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Hunter Dozier can hit everything

The Royals’ third baseman has emerged from anonymity to the cusp of stardom, brutalizing baseballs along the way

MLB: Minnesota Twins at Kansas City Royals Denny Medley-USA TODAY Sports

On Tuesday night, Hunter Dozier hit a grand slam off Indians’ closer Brad Hand.

Grand slams by themselves are great, but this one basically won the game for the Royals against the best closer in the AL this year.

The Royals are in the depths of a rebuild, but it’s not all misery for them. Sometimes rebuilds find something magical. Dozier is just that - he hits everything..

As our own Patrick Brennan noted back in April, there was something to like in Dozier despite a lack of production in 2018. The former first round pick had the athleticism and big time pop to be a star at third, just no real production in the front-facing numbers. It took time, as baseball often does, but the proverbial worm has certainly turned. Everyone has holes in their swing. But Dozier, when he makes contact, generally punishes pitchers:

There’s certainly a smudge of blue in that lower outside corner, but outside of that Dozier has brutalized pitches everywhere. Major league hitters can eke out a hit off a bad pitch, but few can obliterate anything thrown. In a more visceral evidence of his excellence, we have this:

That’s three home runs and a triple, on the three cardinal directions of the strike zone. That’s hard to do. So many hitters have a power zone, but outside of that one spot - low and away, an area that bedevils so many - Dozier can obliterate pitches across the zone.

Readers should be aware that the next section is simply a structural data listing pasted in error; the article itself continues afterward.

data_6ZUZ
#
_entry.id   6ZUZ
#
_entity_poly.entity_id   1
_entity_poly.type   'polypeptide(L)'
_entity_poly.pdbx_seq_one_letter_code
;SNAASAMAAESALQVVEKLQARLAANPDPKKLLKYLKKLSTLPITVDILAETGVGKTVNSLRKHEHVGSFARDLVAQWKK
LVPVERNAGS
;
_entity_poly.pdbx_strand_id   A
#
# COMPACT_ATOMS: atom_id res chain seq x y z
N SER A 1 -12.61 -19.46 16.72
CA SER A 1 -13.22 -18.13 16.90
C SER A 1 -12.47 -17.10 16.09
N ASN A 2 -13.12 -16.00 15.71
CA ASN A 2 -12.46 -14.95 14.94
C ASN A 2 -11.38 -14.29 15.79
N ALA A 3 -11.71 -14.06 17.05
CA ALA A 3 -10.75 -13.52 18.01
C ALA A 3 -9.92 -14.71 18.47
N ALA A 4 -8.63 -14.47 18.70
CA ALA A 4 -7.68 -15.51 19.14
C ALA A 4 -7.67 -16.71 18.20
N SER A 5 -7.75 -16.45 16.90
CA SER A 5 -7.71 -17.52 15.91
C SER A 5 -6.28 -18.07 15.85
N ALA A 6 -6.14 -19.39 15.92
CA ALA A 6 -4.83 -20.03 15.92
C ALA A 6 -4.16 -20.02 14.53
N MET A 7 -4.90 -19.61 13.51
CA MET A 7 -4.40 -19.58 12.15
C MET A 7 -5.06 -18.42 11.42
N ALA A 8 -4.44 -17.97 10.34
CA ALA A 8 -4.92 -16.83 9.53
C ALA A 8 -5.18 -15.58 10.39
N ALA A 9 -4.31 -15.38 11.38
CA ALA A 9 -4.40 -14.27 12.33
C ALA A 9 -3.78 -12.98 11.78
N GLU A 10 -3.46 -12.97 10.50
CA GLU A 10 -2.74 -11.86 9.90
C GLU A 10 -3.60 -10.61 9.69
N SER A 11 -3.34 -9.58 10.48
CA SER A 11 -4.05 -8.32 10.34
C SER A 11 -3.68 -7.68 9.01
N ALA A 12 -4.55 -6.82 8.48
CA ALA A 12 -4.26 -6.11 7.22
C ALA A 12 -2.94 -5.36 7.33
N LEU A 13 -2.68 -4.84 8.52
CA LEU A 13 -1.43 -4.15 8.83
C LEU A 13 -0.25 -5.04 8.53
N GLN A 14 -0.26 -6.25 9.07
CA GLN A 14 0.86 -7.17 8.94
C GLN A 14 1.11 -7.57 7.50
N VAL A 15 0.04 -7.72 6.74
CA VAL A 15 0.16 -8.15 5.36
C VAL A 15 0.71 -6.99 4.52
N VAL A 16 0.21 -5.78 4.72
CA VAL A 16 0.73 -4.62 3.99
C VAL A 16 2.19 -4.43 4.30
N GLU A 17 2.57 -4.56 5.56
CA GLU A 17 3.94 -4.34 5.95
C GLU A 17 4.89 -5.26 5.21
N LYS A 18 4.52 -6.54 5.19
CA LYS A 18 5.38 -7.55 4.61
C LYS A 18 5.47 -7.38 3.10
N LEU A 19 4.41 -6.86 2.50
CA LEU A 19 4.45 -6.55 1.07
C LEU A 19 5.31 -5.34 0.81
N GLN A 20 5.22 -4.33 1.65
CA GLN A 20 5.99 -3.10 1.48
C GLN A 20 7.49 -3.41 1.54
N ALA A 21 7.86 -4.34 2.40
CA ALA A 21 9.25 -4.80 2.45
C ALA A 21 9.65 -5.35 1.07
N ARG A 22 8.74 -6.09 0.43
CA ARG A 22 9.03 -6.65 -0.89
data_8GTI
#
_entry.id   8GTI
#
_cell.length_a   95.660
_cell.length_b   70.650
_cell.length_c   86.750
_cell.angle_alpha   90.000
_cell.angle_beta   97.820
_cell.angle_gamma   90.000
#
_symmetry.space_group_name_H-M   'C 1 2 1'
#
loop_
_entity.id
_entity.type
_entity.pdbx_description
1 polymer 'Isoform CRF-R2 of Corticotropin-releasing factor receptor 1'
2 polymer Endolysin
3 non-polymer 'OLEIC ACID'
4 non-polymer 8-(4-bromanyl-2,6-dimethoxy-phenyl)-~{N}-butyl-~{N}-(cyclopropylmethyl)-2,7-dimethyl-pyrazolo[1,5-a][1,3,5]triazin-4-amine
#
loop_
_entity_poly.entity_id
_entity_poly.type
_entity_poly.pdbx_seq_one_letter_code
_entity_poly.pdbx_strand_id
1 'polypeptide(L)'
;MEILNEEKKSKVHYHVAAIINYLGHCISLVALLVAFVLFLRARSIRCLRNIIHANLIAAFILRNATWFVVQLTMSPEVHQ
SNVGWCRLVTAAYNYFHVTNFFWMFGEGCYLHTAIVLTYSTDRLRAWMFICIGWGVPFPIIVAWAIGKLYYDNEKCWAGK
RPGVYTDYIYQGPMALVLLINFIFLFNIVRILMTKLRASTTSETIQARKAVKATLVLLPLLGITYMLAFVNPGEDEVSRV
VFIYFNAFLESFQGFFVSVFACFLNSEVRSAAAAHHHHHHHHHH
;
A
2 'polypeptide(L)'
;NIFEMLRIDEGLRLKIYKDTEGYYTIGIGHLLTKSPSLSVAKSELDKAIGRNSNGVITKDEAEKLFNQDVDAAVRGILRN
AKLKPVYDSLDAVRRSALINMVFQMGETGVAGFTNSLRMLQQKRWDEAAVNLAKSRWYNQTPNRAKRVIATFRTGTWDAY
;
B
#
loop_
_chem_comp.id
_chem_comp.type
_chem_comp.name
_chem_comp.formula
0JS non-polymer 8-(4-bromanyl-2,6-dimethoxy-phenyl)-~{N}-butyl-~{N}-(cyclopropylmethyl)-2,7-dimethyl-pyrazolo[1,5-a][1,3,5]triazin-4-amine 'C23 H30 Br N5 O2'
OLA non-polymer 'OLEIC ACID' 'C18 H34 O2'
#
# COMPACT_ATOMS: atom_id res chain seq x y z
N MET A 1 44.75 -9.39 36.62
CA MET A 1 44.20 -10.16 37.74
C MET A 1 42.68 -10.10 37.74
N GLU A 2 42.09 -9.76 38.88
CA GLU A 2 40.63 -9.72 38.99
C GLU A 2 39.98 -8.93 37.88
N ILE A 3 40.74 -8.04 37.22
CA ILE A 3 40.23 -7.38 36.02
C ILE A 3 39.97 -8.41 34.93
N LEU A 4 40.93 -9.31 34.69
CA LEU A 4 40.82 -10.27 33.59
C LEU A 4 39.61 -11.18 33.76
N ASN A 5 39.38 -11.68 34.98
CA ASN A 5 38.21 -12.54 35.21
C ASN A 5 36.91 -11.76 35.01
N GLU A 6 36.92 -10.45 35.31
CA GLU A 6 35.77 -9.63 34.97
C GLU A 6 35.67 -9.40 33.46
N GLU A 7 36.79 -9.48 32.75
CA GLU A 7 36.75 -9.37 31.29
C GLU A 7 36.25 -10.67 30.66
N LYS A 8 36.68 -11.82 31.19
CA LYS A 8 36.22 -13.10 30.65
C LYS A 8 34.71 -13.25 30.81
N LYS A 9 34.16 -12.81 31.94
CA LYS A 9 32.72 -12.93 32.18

Dozier is 27 years old, turning 28 this year, bordering on his baseball maturity. It’s hard to find room to project growth into him since he was basically nothing last year, and now he’s legitimately a star. If we see growth, it will be in his choice of pitches on which he decides to take a swing.

Take, for instance, the pitches outside of the zone that he took at chance at this season so far:

In an ideal world, Dozier would take a page out of Mike Trout’s book and not go after those high pitches, even if he’s demonstrated the ability to put it out of the park when he catches one high in the zone. The above chart does suggest an issue with the slider down and away, but that’s a tough pitch regardless of who you are. As he constantly is learning, sometimes the victory comes in not trying. Trout swung at sliders 52 percent of the time in his rookie year, a number that’s fallen to just 33 percent this year. He learned. Dozier is no Mike Trout, but growth is realizing what can’t be hit and simply laying off.

Dozier has been marvelous this year, and could be the center of gravity of a Royals offense as they put it all together no the next phase if their painful rebuild. Right now he’s one of the best hitters in the entire division.

WIll it hold? Is he a latter day Jose Bautista, exploding after an arrested development? The Royals hope so, whether they want to use him as a keystone for the offense or an incredible trade piece that brings back an entire farm system from a contender. Accidents, delayed development and luck are vital keys to realizing a rebuild. Dozier has been magnificent, and he’s going to be central to the Royals future. What that means, we’ll have to wait and see.

Merritt Rohlfing writes and podcasts about baseball at sites including this one and Let’s Go Tribe. Follow him on Twitter @MerrillLunch.